3. J.C. Penney
Next up, during their own less-terrible quarterly earnings report Tuesday, J.C. Penney management was cheered by investors after saying, "the early weeks of the Back to School shopping period were encouraging, especially during the important tax-free holidays and promotional weekend periods."

As it turns out, former-turned-current J.C. Penney CEO Mike Ulman's efforts to stabilize the business appear to be working so far, even if he is benefiting from the giant inventory overhang bandage torn off by former CEO Ron Johnson in an effort to clean the company's slate and start anew.

Time will tell whether Ulman's immediate return to J.C. Penney's old sale-and-coupon-centric model will be effective over the long run, but back-to-school shoppers should certainly help over the short term.

4. Ross Stores
Finally, I'm offering discount clothing specialist Ross Stores as another company that should benefit from the back-to-school season.

But remember, Ross is all set to announce second-quarter earnings this afternoon, and you can bet we'll be watching closely to see how the second quarter went. That said, I'm particularly intrigued by this stock right now considering the fact that Markel's long-term-oriented President and CIO Tom Gayner just opened a small position in the discount retailer last quarter.

Naturally, like each of the companies mentioned above, Ross' website is currently plastered with back-to-school advertisements. So, given the increasingly strained budgets of cost-conscious consumers for items like clothing, I'd be surprised if Ross didn't see a significant boost in the third quarter from school shopping activity.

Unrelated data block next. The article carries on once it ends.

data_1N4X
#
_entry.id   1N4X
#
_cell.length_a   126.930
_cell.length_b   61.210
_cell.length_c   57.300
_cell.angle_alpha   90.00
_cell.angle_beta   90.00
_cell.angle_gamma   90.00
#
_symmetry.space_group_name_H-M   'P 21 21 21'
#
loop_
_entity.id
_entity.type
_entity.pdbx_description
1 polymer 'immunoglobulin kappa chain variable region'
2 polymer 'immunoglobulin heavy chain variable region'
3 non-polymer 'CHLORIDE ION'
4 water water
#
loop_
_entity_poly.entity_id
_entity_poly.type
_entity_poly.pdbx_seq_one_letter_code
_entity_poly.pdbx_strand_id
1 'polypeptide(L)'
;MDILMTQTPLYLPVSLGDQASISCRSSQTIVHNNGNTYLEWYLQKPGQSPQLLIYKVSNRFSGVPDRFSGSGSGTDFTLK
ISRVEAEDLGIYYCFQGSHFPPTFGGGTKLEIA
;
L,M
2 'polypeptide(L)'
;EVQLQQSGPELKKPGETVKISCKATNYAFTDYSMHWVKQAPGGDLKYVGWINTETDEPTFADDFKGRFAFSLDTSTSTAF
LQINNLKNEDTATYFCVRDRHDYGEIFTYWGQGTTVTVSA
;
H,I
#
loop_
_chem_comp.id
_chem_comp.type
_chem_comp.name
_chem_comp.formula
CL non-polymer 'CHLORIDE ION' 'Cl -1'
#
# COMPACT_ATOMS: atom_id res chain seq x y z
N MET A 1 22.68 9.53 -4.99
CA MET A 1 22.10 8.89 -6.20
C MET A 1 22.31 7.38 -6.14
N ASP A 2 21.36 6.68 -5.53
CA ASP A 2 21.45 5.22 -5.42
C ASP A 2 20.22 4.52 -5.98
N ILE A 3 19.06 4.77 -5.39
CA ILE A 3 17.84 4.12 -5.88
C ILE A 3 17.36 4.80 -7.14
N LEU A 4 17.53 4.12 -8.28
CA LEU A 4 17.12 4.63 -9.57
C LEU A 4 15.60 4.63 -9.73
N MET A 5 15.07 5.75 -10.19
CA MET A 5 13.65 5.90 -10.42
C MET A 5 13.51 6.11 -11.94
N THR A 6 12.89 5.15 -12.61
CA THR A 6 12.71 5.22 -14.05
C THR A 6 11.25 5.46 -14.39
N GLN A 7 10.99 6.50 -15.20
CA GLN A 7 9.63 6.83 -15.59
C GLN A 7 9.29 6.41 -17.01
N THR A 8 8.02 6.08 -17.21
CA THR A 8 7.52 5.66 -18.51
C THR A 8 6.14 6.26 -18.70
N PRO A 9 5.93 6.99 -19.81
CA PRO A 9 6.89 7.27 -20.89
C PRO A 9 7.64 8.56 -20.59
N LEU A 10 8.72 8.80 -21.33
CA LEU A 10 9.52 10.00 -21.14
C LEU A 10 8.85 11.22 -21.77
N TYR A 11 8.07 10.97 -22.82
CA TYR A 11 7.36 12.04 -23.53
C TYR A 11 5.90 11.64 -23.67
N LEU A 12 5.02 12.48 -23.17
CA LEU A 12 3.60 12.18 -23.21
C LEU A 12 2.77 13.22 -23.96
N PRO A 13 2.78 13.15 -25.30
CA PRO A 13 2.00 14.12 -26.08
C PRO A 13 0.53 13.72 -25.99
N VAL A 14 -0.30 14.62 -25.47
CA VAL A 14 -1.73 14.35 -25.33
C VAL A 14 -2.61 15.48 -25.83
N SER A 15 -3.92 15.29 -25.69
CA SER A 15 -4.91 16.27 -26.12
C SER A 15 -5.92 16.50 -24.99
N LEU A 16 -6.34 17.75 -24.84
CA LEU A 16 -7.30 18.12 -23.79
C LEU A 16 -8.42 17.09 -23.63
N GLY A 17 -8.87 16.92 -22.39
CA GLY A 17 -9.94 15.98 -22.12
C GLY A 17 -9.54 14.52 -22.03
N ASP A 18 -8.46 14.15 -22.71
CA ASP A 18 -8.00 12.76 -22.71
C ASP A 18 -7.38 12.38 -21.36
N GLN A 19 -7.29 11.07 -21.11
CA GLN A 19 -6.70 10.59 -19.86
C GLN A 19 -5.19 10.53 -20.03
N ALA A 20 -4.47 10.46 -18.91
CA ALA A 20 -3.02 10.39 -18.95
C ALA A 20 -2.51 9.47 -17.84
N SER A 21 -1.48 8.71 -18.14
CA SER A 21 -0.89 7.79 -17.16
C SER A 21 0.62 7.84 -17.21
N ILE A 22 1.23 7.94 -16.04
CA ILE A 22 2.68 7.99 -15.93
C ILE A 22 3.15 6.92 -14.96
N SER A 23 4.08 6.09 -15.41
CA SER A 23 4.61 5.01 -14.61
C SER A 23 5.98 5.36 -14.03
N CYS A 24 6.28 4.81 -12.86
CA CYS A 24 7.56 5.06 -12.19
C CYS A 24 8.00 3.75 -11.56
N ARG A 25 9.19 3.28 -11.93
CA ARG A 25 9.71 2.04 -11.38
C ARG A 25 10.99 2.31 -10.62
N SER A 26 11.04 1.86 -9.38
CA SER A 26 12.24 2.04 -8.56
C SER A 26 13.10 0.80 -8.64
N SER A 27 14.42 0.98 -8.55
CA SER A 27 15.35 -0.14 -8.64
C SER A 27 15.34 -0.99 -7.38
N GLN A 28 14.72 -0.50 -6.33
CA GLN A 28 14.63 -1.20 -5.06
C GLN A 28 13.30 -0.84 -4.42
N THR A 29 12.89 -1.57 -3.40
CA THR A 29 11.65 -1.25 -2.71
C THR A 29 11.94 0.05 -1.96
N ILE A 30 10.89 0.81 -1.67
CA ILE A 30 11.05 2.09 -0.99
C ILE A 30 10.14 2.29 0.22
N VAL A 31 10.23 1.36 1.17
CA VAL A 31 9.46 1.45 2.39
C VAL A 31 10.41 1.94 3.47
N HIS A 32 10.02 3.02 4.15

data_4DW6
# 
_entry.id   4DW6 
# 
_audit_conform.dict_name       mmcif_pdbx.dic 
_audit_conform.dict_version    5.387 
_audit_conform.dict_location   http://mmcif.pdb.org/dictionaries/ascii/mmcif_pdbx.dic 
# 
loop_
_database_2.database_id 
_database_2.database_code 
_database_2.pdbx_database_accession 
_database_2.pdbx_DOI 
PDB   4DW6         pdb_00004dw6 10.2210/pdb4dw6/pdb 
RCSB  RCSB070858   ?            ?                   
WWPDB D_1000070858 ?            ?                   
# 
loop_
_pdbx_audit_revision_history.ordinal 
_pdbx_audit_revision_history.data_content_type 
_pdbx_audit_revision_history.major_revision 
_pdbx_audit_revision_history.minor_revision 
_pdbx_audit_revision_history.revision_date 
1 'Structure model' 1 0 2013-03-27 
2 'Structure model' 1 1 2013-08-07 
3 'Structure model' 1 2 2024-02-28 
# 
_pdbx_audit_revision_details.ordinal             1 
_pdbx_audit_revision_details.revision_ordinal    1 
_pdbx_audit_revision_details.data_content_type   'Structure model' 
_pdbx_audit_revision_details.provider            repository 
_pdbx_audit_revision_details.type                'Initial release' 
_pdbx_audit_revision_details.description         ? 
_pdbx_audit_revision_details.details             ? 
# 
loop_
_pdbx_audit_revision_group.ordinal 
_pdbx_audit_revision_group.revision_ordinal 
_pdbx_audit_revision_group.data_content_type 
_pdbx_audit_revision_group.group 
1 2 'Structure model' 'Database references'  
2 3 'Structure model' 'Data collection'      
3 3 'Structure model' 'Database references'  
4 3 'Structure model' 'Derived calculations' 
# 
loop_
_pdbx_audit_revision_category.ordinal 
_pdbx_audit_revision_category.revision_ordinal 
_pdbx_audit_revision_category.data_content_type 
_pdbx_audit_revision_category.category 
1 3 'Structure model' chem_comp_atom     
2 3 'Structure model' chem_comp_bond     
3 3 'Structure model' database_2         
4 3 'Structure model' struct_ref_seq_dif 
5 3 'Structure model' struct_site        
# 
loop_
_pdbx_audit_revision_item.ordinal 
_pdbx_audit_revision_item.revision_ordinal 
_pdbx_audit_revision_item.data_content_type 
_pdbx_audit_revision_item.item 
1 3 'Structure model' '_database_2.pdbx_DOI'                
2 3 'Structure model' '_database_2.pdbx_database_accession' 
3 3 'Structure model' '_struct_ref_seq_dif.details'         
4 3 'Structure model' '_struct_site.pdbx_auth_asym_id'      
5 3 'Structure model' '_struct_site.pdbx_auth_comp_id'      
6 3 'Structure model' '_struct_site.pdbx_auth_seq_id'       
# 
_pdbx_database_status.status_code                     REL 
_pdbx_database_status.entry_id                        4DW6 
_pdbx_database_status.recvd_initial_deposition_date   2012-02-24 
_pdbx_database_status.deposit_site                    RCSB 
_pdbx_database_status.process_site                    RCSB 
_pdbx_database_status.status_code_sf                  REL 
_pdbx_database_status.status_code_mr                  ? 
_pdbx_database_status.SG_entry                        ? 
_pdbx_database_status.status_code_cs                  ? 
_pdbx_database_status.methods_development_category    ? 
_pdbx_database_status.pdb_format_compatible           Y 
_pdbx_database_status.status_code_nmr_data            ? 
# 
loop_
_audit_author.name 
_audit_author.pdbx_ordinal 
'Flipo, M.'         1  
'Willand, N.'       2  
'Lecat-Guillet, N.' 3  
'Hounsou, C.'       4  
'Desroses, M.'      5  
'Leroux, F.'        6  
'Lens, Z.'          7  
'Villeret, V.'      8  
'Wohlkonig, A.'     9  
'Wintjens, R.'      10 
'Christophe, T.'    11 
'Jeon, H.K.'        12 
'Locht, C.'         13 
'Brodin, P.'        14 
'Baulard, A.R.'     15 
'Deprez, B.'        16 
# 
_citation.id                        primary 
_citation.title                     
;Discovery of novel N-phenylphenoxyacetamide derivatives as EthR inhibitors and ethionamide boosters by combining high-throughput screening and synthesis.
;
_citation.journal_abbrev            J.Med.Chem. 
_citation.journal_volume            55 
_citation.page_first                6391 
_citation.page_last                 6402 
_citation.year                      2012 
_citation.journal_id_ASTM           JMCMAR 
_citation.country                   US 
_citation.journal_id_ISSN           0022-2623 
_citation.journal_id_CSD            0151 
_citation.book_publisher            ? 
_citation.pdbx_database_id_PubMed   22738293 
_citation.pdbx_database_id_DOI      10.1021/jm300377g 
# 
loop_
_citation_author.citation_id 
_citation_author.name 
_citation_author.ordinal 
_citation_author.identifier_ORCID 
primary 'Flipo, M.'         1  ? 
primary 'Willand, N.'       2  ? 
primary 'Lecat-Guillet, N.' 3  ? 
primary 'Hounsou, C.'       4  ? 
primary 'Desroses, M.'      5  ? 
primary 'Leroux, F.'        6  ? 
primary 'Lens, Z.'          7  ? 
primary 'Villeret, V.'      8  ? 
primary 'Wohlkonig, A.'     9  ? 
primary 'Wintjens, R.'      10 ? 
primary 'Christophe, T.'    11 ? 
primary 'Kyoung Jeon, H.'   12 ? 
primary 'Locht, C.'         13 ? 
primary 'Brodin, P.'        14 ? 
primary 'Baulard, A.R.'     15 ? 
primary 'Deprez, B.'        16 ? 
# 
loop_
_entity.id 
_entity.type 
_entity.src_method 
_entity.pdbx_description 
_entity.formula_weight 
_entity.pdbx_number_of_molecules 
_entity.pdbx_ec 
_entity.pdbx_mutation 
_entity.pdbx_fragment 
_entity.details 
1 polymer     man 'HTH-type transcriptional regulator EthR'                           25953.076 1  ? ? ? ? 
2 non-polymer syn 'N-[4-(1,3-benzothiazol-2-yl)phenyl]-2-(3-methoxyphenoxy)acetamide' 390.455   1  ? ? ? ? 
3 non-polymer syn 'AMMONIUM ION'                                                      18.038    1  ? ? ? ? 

If anything, companies like Ross should also be able to grab at least some market share from higher-scale stores like Target, which has attempted to lure clothing shoppers by offering exclusive -- and slightly higher priced -- items from noted designers.

Foolish takeaway
In the end, I think there's plenty of room for all four of the above companies to thrive with the back-to-school season in full swing. At the very least, consider putting these stocks on your watchlist to help you determine whether they might be worthy of a place in your own portfolio down the road.

To learn about two other retailers with especially good prospects, take a look at The Motley Fool's special free report: "The Death of Wal-Mart: The Real Cash Kings Changing the Face of Retail." In it, you'll see how these two cash kings are able to consistently outperform and how they're planning to ride the waves of retail's changing tide. You can access it by clicking here.

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Fool contributor Steve Symington owns shares of Markel. The Motley Fool recommends Markel. The Motley Fool owns shares of Markel. Try any of our Foolish newsletter services free for 30 days. We Fools may not all hold the same opinions, but we all believe that considering a diverse range of insights makes us better investors. The Motley Fool has a disclosure policy.